Seasonal response of air–water CO2 exchange along the land–ocean aquatic continuum of the northeast North American coast.
- 1Department of Earth and Environmental Sciences, CP 160/02, Université Libre de Bruxelles, 1050 Brussels, Belgium
- 2Department of Earth Sciences – Geochemistry, Faculty of Geosciences, Utrecht University, 3508 TA Utrecht, the Netherlands
- 3Institut Pierre-Simon Laplace, CNRS – FR636, 78280 Guyancourt CEDEX, France
- 4Department of Bioscience – Center for Geomicrobiology, Aarhus University, 8000 Aarhus, Denmark
- 5Yale School of Forestry and Environmental Studies, New Haven, Connecticut 06511, USA
- 6Institute for Geology, KlimaCampus, Universität Hamburg, Bundesstrasse 55, 20146 Hamburg, Germany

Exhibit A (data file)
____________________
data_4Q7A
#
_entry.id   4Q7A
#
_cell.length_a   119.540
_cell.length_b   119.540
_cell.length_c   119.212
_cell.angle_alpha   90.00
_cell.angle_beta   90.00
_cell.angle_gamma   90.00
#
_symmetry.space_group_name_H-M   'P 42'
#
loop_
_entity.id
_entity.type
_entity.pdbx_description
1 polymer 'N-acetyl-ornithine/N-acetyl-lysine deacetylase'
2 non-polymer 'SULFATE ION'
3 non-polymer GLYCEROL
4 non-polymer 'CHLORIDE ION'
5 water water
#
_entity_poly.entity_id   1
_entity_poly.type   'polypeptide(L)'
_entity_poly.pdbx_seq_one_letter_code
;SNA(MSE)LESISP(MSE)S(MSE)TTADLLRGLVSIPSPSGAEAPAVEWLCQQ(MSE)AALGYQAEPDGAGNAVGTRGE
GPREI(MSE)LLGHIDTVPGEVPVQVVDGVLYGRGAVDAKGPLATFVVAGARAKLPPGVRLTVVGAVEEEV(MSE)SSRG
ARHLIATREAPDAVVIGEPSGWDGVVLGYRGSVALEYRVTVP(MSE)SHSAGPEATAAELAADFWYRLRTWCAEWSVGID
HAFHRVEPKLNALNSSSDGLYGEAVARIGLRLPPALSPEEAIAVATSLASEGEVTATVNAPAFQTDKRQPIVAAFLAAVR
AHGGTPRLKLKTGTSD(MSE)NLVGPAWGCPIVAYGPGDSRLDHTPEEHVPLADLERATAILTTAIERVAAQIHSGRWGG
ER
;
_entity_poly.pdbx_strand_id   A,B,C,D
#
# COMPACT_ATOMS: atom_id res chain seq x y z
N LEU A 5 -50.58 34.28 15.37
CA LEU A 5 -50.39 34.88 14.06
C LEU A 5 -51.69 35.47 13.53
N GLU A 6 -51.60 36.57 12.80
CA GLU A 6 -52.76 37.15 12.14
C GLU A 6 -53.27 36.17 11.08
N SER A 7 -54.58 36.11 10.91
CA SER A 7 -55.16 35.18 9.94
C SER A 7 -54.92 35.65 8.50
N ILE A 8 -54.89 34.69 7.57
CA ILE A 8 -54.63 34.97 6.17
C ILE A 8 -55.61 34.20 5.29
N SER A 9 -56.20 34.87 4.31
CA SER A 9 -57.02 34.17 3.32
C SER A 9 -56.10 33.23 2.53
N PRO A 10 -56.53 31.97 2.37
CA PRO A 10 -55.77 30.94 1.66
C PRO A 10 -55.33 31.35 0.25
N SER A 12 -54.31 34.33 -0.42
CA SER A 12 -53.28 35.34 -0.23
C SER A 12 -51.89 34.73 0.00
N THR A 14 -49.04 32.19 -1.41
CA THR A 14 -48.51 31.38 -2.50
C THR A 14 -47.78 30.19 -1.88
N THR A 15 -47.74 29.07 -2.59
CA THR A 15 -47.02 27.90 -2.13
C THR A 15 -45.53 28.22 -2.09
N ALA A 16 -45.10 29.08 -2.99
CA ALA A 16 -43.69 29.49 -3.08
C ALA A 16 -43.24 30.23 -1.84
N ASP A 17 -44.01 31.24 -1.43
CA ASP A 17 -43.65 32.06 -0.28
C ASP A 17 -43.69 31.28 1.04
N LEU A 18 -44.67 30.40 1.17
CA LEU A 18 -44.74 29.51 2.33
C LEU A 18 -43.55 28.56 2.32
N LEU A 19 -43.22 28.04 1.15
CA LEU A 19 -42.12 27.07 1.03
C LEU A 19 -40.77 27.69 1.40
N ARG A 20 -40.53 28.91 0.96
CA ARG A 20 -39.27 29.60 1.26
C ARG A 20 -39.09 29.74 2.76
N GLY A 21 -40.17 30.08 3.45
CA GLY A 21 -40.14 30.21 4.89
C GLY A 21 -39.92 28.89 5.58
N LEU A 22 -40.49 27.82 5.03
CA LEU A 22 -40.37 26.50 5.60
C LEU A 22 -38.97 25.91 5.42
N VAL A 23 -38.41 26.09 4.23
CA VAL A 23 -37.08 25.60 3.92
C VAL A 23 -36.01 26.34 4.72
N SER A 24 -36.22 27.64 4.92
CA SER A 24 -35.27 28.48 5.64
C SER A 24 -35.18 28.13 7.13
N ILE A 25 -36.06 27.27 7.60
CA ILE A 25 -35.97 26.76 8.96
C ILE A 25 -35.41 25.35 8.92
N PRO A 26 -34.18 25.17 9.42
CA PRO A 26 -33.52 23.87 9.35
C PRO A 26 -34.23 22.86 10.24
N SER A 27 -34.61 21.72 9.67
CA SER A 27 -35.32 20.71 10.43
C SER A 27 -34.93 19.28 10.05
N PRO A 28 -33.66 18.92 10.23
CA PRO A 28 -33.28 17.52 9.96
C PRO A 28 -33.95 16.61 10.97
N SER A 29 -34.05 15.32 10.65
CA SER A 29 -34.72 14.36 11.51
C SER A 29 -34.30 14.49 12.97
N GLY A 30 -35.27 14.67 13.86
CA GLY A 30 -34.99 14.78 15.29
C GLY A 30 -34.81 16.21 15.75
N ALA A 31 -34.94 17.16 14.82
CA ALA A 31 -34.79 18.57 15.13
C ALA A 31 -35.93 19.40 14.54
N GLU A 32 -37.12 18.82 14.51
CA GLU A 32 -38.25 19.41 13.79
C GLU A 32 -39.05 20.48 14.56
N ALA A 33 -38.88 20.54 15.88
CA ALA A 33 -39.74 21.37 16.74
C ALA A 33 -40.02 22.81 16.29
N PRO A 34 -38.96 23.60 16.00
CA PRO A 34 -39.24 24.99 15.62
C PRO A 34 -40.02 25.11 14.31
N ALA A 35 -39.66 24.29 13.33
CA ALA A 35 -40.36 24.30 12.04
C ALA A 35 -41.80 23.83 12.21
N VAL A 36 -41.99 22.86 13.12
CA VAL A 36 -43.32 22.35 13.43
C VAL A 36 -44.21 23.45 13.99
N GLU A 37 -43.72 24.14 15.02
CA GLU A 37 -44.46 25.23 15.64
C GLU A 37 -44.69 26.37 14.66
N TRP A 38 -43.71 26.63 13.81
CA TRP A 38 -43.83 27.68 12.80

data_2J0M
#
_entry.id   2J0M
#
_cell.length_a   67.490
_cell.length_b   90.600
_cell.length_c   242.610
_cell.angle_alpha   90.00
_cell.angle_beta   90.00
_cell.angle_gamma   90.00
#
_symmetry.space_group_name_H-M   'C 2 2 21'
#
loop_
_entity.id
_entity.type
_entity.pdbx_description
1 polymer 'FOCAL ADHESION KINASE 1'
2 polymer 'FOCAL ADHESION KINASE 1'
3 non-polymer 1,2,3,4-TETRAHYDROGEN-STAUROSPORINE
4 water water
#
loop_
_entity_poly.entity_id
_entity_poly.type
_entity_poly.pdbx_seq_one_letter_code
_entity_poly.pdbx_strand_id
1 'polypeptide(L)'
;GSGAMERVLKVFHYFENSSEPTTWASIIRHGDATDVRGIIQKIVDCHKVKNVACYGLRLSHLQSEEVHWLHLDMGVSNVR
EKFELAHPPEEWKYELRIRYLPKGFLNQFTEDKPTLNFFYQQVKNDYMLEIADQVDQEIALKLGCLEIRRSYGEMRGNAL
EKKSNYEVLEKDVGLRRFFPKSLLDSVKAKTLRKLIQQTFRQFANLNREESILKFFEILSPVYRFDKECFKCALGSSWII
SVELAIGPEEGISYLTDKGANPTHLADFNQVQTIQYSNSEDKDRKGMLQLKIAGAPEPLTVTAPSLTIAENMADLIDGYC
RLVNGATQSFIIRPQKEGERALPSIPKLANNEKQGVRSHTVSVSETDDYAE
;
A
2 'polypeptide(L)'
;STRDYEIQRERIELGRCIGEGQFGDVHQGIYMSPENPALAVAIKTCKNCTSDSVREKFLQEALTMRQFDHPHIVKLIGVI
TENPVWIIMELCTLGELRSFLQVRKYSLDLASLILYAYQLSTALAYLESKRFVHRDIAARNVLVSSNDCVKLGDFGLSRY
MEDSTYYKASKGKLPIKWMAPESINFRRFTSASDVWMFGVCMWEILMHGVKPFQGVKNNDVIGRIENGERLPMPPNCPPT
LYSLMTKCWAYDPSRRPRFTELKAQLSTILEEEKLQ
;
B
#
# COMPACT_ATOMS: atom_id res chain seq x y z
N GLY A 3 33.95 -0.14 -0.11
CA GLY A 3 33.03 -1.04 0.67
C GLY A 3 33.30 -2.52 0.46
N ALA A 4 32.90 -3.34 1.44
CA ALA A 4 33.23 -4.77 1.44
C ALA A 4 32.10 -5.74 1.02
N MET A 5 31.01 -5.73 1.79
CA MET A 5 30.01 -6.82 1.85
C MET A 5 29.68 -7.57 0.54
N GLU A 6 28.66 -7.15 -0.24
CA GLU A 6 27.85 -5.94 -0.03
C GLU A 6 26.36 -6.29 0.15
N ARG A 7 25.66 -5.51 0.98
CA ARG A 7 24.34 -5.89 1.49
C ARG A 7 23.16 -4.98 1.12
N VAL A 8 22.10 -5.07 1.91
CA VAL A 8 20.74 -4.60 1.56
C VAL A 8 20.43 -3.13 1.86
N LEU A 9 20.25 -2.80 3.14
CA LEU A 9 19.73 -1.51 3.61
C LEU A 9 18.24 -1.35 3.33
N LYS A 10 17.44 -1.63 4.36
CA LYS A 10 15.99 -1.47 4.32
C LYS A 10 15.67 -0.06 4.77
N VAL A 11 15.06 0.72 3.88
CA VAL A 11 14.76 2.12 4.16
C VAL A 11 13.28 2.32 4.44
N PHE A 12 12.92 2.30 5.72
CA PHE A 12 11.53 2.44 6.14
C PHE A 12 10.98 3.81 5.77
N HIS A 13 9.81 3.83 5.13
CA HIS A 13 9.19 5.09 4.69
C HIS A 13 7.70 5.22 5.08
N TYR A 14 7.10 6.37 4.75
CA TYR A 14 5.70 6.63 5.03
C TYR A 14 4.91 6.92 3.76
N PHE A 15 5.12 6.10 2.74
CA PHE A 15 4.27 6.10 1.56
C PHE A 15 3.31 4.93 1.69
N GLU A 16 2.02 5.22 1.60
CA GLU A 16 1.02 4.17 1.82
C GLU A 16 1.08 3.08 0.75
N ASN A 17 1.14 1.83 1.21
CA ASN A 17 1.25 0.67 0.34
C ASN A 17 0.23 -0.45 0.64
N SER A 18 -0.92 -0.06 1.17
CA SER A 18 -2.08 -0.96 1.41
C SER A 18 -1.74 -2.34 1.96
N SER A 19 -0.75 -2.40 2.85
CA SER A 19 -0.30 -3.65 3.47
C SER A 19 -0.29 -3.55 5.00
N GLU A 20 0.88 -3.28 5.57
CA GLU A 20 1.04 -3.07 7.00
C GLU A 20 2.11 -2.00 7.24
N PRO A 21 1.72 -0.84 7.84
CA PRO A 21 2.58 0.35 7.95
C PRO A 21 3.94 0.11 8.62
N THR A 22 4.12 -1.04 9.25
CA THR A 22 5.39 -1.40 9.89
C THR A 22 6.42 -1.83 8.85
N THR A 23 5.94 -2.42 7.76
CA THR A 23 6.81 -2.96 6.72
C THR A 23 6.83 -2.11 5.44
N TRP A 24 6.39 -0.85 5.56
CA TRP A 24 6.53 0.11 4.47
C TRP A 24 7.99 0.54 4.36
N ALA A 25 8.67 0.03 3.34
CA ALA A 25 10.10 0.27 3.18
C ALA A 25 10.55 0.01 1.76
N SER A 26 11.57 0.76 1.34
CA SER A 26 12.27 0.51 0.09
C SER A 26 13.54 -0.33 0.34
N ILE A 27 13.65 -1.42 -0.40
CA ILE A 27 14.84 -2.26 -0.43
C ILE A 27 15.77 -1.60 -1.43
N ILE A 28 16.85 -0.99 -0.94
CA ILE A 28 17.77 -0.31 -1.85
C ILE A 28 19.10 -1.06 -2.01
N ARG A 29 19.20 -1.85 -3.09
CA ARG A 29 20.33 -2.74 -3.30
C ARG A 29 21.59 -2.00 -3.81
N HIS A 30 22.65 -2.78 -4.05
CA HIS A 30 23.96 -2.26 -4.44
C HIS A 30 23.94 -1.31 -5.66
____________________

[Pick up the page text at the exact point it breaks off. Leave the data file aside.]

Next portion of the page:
Abstract. This regional study quantifies the CO2 exchange at the air–water interface along the land–ocean aquatic continuum (LOAC) of the northeast North American coast, from streams to the shelf break. Our analysis explicitly accounts for spatial and seasonal variability in the CO2 fluxes. The yearly integrated budget reveals the gradual change in the intensity of the CO2 exchange at the air–water interface, from a strong source towards the atmosphere in streams and rivers (3.0 ± 0.5 TgC yr−1) and estuaries (0.8 ± 0.5 TgC yr−1) to a net sink in continental shelf waters (−1.7 ± 0.3 TgC yr−1). Significant differences in flux intensity and their seasonal response to climate variations is observed between the North and South sections of the study area, both in rivers and coastal waters. Ice cover, snowmelt, and intensity of the carbon removal efficiency through the estuarine filter are identified as important control factors of the observed spatiotemporal variability in CO2 exchange along the LOAC.